The Good, the Bad, and the Hungry Sale
 
 

Recently Viewed clear list


The Powell's Playlist | June 18, 2014

Daniel H. Wilson: IMG The Powell’s Playlist: Daniel H. Wilson



Like many writers, I'm constantly haunting coffee shops with a laptop out and my headphones on. I listen to a lot of music while I write, and songs... Continue »

spacer

This item may be
out of stock.

Click on the button below to search for this title in other formats.


Check for Availability
Add to Wishlist

Other titles in the Journals of the Lewis and Clark Expedition series:

Journals of Lewis & Clark Expedition Volume 2

by

Journals of Lewis & Clark Expedition Volume 2 Cover

 

Synopses & Reviews

Publisher Comments:

When the Atlas of the Lewis and Clark Expedition appeared in 1983, critics hailed it as a publishing landmark. This eagerly awaited second volume of the new Journals of the Lewis and Clark Expedition begins the actual journals of those explorers whose epic expedition still enthralls Americans.

Instructed by President Jefferson to keep meticulous records bearing on the geography, ethnology, and natural history of the trans-Mississippi West, Meriwether Lewis and William Clark and four of their men filled hundreds of notebook pages with observations during their expedition of 1804?6. The result was in is a national treasure: a complete look at the Great Plains, the Rockies, and the Pacific Northwest, reported by men who were intelligent and well-prepared, at a time when almost nothing was known about those regions so newly acquired in the Louisiana Purchase.

Volume 2 includes Lewis?s and Clark?s journals for the period from August 1803, when Lewis left Pittsburgh to join Clark farther down the Ohio River, to August 1804, when the Corps of Discovery camped near the Vermillion River in present South Dakota. The general introduction by Gary E. Moulton discusses the history of the expedition, the journal-keeping methods of Lewis and Clark, and the editing and publishing history of the journals from the time of Lewis and Clark?s return. Superseding the last edition published early in this century, the current edition brings together new materials discovered since then. It greatly expands and updates the annotation to take account of the most recent scholarship on the many subjects touched on by the journals.

Review:

"The project is certainly one of the monumentally important undertakings, not only in Western history, but in American cultural history in general. The scholarship involved is meticulous and extremely impressive. This is a work that will be admired by scholars, and it should be of interest to a broad range of informed general readers." William H. Goetzmann, Stiles Professor of American Studies, University of Texas at Austin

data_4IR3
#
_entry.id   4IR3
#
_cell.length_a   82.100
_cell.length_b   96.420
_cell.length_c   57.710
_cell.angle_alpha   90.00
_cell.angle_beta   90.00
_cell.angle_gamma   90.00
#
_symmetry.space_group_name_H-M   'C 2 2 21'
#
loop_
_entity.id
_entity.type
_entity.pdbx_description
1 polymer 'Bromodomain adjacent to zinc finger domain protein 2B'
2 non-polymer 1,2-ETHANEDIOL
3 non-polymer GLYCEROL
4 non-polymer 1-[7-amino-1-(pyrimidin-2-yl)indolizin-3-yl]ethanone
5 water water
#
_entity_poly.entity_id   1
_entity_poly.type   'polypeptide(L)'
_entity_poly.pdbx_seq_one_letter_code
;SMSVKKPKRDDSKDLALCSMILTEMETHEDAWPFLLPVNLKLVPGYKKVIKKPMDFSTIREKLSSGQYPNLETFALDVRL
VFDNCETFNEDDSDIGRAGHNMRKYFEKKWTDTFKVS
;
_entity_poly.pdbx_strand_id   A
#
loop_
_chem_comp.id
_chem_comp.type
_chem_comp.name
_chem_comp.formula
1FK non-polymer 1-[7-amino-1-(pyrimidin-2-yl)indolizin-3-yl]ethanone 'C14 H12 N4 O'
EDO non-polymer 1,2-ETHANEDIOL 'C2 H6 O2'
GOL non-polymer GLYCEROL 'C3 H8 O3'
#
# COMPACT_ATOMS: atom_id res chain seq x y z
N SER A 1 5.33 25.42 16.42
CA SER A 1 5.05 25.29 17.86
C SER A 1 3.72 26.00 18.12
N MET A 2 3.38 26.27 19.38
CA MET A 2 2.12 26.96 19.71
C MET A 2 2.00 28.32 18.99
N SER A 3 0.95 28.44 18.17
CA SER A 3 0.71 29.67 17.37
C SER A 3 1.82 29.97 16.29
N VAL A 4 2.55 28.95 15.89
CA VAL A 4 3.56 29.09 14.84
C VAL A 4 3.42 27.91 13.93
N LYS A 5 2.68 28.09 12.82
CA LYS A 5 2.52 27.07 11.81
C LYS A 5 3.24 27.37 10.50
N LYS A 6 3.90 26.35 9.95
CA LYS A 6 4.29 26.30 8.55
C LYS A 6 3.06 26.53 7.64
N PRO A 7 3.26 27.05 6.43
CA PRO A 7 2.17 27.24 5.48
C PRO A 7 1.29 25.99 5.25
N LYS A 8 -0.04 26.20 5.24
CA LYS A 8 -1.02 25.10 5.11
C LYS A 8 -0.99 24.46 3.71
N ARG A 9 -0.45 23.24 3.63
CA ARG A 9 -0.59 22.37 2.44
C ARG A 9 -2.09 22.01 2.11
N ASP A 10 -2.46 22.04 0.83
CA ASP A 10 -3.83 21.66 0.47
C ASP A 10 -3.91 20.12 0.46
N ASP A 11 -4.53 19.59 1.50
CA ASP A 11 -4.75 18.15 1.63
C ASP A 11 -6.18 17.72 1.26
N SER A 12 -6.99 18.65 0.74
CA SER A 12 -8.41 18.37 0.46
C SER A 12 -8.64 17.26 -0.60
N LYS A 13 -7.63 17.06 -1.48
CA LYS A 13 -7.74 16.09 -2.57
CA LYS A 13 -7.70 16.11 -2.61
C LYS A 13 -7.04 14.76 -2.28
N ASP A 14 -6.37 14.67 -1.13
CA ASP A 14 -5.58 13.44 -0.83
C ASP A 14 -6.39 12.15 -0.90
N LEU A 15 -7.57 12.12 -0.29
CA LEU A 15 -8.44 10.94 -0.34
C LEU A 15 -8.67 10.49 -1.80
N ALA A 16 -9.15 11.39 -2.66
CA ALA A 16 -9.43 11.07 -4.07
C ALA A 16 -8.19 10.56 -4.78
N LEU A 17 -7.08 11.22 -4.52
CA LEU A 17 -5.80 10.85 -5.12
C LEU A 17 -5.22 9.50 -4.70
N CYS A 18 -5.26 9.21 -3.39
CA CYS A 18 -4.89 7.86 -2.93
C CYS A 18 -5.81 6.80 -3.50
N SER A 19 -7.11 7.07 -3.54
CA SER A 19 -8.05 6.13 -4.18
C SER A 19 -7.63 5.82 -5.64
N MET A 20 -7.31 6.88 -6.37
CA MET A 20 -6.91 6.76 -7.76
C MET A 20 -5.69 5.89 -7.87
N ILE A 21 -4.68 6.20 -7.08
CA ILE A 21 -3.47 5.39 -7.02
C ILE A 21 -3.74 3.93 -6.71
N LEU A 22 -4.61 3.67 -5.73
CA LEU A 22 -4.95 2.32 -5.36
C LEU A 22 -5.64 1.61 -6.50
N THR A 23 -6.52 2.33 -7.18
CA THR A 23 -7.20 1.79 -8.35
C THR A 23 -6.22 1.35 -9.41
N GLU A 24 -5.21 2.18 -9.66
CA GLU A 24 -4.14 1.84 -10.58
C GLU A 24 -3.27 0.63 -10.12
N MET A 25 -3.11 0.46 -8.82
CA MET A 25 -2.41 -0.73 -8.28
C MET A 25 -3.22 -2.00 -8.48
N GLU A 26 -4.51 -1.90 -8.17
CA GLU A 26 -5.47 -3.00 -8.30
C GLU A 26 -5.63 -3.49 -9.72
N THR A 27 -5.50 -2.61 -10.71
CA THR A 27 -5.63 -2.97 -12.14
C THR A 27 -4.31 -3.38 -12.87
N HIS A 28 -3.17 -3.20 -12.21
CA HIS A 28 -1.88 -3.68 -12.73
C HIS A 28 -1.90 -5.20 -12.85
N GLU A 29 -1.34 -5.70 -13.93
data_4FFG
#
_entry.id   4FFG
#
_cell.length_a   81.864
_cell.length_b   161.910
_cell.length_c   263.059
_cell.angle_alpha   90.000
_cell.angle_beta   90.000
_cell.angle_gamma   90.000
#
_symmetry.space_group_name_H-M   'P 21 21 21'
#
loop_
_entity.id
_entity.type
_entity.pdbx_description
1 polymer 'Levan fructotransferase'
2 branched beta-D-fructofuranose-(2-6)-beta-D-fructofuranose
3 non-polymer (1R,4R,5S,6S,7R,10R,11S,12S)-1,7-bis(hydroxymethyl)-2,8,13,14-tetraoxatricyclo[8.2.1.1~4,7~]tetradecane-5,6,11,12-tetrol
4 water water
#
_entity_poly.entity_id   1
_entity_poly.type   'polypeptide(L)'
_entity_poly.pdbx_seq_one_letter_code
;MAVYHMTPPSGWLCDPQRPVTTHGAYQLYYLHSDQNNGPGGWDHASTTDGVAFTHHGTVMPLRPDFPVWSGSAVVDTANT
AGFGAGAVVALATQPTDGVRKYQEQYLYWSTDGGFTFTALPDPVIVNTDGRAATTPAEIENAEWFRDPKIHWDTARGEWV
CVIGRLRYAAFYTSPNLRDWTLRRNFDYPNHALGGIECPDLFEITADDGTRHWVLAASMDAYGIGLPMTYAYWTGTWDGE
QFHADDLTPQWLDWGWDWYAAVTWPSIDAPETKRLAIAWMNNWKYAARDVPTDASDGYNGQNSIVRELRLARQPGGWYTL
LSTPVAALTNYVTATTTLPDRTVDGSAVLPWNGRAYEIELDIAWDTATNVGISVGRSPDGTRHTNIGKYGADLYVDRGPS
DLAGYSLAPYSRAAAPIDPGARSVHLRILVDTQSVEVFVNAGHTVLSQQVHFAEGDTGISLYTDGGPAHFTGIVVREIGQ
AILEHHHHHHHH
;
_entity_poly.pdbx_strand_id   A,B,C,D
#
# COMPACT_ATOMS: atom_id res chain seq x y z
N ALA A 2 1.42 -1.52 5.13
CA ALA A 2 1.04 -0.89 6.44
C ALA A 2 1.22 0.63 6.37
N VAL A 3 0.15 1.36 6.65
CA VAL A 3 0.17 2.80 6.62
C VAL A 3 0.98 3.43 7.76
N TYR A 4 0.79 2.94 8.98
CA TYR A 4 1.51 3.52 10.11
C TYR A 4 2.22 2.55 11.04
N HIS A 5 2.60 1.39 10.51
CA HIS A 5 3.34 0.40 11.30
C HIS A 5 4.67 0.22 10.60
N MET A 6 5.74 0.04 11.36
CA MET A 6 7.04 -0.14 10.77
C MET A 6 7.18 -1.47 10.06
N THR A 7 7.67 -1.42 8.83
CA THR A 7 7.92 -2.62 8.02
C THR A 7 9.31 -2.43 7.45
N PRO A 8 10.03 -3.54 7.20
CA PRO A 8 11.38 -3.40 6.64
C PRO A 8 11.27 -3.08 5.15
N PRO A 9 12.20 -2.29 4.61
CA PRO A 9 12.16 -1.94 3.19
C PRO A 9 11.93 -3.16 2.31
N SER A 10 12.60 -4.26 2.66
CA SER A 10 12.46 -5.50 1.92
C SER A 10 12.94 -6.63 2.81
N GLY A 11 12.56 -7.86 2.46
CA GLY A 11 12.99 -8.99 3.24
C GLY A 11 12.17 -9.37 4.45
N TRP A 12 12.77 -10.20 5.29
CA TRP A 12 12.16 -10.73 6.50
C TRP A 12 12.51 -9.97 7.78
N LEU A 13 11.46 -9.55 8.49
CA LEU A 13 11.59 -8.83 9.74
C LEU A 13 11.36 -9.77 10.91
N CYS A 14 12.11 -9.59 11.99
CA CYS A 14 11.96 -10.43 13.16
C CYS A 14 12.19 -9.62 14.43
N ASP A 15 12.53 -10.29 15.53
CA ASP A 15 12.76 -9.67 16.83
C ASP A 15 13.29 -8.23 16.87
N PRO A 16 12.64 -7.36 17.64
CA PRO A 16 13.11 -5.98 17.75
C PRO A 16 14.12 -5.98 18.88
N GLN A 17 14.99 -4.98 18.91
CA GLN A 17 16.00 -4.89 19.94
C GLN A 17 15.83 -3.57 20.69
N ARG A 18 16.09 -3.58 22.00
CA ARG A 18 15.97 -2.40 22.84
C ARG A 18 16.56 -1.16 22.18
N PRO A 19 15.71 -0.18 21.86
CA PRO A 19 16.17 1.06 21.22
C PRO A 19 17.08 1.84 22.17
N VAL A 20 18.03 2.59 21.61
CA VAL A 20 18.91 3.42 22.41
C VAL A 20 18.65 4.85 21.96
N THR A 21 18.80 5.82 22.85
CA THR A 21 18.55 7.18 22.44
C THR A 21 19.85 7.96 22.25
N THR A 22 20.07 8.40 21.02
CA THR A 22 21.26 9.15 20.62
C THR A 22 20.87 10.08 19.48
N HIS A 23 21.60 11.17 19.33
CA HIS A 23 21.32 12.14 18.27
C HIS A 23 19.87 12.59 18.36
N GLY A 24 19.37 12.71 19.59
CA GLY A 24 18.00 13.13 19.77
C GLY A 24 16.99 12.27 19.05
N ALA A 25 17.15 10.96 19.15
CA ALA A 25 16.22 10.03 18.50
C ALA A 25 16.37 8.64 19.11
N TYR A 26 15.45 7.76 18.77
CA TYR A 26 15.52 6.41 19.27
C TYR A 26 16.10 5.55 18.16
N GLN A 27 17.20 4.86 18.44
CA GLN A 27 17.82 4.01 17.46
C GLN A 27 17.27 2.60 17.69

Review:

"The journals of the Lewis and Clark expedition are the single most important account of early western American exploration. Their interest to specialist and lay reader alike is perennial." W. Raymond Wood, Professor of Anthropology, University of Missouri-Columbia

Review:

"Meticulously edited, with detailed (and absolutely necessary) footnotes, these volumes are a triumph of scholarly publishing....One version or another belongs on most readers' shelves — and should accompany any road trip through the West." Atlantic Monthly

Synopsis:

"The journey of the Corps of Discovery, under the command of Captains Meriwether Lewis and William Clark, across the American West to the Pacific Ocean and back in the years 1804-1806 seems to me to have been our first really American adventure, one that also produced our only really American epic, The Journals of the Lewis and Clark Expedition, now at last available in a superbly edited, easily read edition in twelve volumes (of an eventual thirteen), almost two centuries after the Corps of Discovery set out. . . . This important text has not been fully appreciated for what it is because of two centuries of incomplete and inadequate editing. All three editions previous to this excellent one from the University of Nebraska . . . were flawed by significant omission. . . . Thus my gratitude to the present editor, Gary Moulton, and his assistant editor, Thomas Dunlay, for bringing what I believe to be a national epic into plain view at last. . . . For almost two hundred years their [Lewis' and Clark's] strong words waited, there but not there, printed but not read: our silent epic. But words can wait: now the captains' writings have at last spilled out, and fully, in this regal edition.

When the Atlas of the Lewis and Clark Expedition appeared in 1983, critics hailed it as a publishing landmark. This eagerly awaited second volume of the new Journals of the Lewis and Clark Expedition begins the actual journals of those explorers whose epic expedition still enthralls Americans.

Instructed by President Jefferson to keep meticulous records bearing on the geography, ethnology, and natural history of the trans-Mississippi West, Meriwether Lewis and William Clark and four of their men filled hundreds of notebook pages with observations during their expedition of 1804–6. The result was in is a national treasure: a complete look at the Great Plains, the Rockies, and the Pacific Northwest, reported by men who were intelligent and well-prepared, at a time when almost nothing was known about those regions so newly acquired in the Louisiana Purchase.

Volume 2 includes Lewiss and Clarks journals for the period from August 1803, when Lewis left Pittsburgh to join Clark farther down the Ohio River, to August 1804, when the Corps of Discovery camped near the Vermillion River in present South Dakota. The general introduction by Gary E. Moulton discusses the history of the expedition, the journal-keeping methods of Lewis and Clark, and the editing and publishing history of the journals from the time of Lewis and Clarks return. Superseding the last edition published early in this century, the current edition brings together new materials discovered since then. It greatly expands and updates the annotation to take account of the most recent scholarship on the many subjects touched on by the journals.